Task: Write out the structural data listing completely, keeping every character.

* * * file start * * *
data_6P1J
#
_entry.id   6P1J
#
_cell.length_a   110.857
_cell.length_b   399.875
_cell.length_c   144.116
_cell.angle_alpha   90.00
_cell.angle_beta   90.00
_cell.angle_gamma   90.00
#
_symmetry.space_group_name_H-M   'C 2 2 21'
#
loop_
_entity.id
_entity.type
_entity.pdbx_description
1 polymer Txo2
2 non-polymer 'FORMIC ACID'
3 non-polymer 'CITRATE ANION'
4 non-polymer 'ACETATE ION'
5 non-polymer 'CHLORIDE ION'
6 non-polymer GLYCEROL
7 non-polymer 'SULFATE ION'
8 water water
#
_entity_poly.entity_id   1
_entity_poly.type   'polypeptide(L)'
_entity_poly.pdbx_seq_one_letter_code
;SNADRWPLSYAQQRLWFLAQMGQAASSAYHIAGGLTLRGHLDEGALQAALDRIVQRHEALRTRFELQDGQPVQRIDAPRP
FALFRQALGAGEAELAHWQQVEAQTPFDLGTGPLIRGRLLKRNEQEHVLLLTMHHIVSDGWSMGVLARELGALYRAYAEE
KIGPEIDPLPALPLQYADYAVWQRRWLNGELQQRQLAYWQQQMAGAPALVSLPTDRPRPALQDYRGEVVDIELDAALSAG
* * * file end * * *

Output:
data_6P1J
#
_entry.id   6P1J
#
_cell.length_a   110.857
_cell.length_b   399.875
_cell.length_c   144.116
_cell.angle_alpha   90.00
_cell.angle_beta   90.00
_cell.angle_gamma   90.00
#
_symmetry.space_group_name_H-M   'C 2 2 21'
#
loop_
_entity.id
_entity.type
_entity.pdbx_description
1 polymer Txo2
2 non-polymer 'FORMIC ACID'
3 non-polymer 'CITRATE ANION'
4 non-polymer 'ACETATE ION'
5 non-polymer 'CHLORIDE ION'
6 non-polymer GLYCEROL
7 non-polymer 'SULFATE ION'
8 water water
#
_entity_poly.entity_id   1
_entity_poly.type   'polypeptide(L)'
_entity_poly.pdbx_seq_one_letter_code
;SNADRWPLSYAQQRLWFLAQMGQAASSAYHIAGGLTLRGHLDEGALQAALDRIVQRHEALRTRFELQDGQPVQRIDAPRP
FALFRQALGAGEAELAHWQQVEAQTPFDLGTGPLIRGRLLKRNEQEHVLLLTMHHIVSDGWSMGVLARELGALYRAYAEE
KIGPEIDPLPALPLQYADYAVWQRRWLNGELQQRQLAYWQQQMAGAPALVSLPTDRPRPALQDYRGEVVDIELDAALSAG